Yahoo released a short and cryptic press release late Friday about the case, which was brought by Mexico's Worldwide Directories and Ideas Interactivas. The plaintiffs sued Yahoo (Fortune 500) and Yahoo de Mexico for "breach of contract, breach of promise, and lost profits arising from contracts related to a yellow pages listings service." ,
A federal judge in Mexico City has ordered Yahoo to pay $2.7 billion, though the company noted in its press release that the judgment is non-final. Yahoo said it "believes the plaintiffs' claims are without merit and will vigorously pursue all appeals."
If the ruling stands, Yahoo would be forced to part with nearly 36% of the $7.56 billion in cash it had as of September 30. It would be one of the first major challenges faced by CEO Marissa Mayer, who took the helm at Yahoo in July.
Yahoo didn't reply to a request for further comment or explanation of the case, and the Mexican court documents don't appear to be available online.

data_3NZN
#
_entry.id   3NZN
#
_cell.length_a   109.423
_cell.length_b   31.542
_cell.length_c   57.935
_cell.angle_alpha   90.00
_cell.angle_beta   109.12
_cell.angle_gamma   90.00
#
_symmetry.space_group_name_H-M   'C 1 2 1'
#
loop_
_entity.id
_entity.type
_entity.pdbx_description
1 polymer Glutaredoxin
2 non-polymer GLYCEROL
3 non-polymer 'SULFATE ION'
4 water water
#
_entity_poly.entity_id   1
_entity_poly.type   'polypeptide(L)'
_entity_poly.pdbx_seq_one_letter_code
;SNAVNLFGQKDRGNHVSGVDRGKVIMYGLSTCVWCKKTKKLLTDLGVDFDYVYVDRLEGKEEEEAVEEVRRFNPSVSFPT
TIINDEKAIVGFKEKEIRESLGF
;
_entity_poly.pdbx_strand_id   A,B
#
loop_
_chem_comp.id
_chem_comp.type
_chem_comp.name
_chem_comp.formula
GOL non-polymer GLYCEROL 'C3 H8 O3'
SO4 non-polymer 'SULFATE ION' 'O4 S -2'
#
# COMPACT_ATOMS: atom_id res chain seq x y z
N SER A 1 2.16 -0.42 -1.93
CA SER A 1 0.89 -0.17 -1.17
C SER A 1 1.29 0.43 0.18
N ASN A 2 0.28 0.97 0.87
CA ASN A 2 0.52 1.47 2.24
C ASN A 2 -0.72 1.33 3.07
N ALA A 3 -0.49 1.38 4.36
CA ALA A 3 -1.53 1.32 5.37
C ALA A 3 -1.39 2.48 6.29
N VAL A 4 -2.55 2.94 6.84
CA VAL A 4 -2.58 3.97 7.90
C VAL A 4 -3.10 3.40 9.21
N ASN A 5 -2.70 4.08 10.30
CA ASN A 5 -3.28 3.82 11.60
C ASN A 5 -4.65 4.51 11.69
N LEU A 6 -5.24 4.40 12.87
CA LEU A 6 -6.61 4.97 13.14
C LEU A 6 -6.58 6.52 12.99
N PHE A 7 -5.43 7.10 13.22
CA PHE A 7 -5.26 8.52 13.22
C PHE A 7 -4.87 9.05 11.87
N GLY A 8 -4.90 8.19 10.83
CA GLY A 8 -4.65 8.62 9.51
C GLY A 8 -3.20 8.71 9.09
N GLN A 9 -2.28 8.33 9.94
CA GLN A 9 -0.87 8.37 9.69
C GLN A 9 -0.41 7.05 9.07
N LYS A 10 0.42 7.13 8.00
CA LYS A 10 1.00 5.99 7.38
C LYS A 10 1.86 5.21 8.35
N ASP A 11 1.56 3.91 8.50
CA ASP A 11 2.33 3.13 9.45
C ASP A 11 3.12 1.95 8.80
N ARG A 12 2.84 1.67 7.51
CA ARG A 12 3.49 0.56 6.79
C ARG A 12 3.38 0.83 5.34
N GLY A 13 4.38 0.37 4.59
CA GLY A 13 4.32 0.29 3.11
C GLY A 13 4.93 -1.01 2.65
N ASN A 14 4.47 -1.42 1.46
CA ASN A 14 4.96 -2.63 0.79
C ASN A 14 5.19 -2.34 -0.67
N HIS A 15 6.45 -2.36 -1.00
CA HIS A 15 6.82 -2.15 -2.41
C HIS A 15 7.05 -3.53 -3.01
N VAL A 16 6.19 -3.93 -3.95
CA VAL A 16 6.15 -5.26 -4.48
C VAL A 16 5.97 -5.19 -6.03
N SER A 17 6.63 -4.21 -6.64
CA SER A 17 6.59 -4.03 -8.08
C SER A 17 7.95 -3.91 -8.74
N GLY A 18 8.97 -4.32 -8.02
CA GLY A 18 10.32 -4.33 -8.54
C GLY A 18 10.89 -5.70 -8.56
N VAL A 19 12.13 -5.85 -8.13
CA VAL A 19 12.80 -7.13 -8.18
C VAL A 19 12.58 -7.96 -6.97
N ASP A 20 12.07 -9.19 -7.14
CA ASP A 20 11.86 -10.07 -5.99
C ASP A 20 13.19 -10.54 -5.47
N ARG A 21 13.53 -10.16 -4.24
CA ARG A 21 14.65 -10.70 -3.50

J. P. Morgan analyst Doug Anmuth was similarly stumped. A research note he issued Monday focused on the ruling, around which he said there is "little clarity."
It's unclear how the court came to the $2.7 billion figure for the judgment, but Anmuth said it "appears high based on the seemingly small size of Yahoo's business in Mexico."
Investors don't seem to be too worried that Yahoo (Fortune 500) will be forced to actually pay up. Shares were flat in Monday trading. ,
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